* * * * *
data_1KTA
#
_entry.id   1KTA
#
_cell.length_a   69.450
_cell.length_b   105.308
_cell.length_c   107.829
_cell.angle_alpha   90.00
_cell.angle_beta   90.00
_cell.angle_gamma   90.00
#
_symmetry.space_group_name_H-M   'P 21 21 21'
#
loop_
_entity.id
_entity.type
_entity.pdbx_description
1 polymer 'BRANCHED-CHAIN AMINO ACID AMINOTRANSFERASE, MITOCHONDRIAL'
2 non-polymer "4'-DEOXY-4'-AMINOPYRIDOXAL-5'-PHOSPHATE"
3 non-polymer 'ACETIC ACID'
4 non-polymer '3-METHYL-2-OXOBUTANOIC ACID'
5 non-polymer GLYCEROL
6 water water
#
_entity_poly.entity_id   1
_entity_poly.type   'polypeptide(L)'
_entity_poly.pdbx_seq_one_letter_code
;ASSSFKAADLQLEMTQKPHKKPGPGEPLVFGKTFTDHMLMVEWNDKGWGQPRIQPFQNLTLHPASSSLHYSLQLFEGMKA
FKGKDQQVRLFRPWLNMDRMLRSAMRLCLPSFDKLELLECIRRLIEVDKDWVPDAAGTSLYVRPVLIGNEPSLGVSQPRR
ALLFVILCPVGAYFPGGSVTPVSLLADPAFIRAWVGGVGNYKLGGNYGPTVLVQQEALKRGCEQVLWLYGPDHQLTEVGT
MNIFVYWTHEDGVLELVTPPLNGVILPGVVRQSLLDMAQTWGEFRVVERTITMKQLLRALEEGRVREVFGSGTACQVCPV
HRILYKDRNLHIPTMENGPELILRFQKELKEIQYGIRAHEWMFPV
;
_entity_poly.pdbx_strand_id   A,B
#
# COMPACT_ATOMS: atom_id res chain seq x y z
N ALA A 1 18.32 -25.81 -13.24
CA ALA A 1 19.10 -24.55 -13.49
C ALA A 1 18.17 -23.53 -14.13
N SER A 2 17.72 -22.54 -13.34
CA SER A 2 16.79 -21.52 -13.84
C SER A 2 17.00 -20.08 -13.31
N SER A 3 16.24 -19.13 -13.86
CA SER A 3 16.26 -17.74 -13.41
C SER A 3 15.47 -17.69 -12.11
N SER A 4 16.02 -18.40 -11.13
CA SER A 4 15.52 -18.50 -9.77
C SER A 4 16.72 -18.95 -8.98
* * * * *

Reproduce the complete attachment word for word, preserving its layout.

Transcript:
data_1KTA
#
_entry.id   1KTA
#
_cell.length_a   69.450
_cell.length_b   105.308
_cell.length_c   107.829
_cell.angle_alpha   90.00
_cell.angle_beta   90.00
_cell.angle_gamma   90.00
#
_symmetry.space_group_name_H-M   'P 21 21 21'
#
loop_
_entity.id
_entity.type
_entity.pdbx_description
1 polymer 'BRANCHED-CHAIN AMINO ACID AMINOTRANSFERASE, MITOCHONDRIAL'
2 non-polymer "4'-DEOXY-4'-AMINOPYRIDOXAL-5'-PHOSPHATE"
3 non-polymer 'ACETIC ACID'
4 non-polymer '3-METHYL-2-OXOBUTANOIC ACID'
5 non-polymer GLYCEROL
6 water water
#
_entity_poly.entity_id   1
_entity_poly.type   'polypeptide(L)'
_entity_poly.pdbx_seq_one_letter_code
;ASSSFKAADLQLEMTQKPHKKPGPGEPLVFGKTFTDHMLMVEWNDKGWGQPRIQPFQNLTLHPASSSLHYSLQLFEGMKA
FKGKDQQVRLFRPWLNMDRMLRSAMRLCLPSFDKLELLECIRRLIEVDKDWVPDAAGTSLYVRPVLIGNEPSLGVSQPRR
ALLFVILCPVGAYFPGGSVTPVSLLADPAFIRAWVGGVGNYKLGGNYGPTVLVQQEALKRGCEQVLWLYGPDHQLTEVGT
MNIFVYWTHEDGVLELVTPPLNGVILPGVVRQSLLDMAQTWGEFRVVERTITMKQLLRALEEGRVREVFGSGTACQVCPV
HRILYKDRNLHIPTMENGPELILRFQKELKEIQYGIRAHEWMFPV
;
_entity_poly.pdbx_strand_id   A,B
#
# COMPACT_ATOMS: atom_id res chain seq x y z
N ALA A 1 18.32 -25.81 -13.24
CA ALA A 1 19.10 -24.55 -13.49
C ALA A 1 18.17 -23.53 -14.13
N SER A 2 17.72 -22.54 -13.34
CA SER A 2 16.79 -21.52 -13.84
C SER A 2 17.00 -20.08 -13.31
N SER A 3 16.24 -19.13 -13.86
CA SER A 3 16.26 -17.74 -13.41
C SER A 3 15.47 -17.69 -12.11
N SER A 4 16.02 -18.40 -11.13
CA SER A 4 15.52 -18.50 -9.77
C SER A 4 16.72 -18.95 -8.98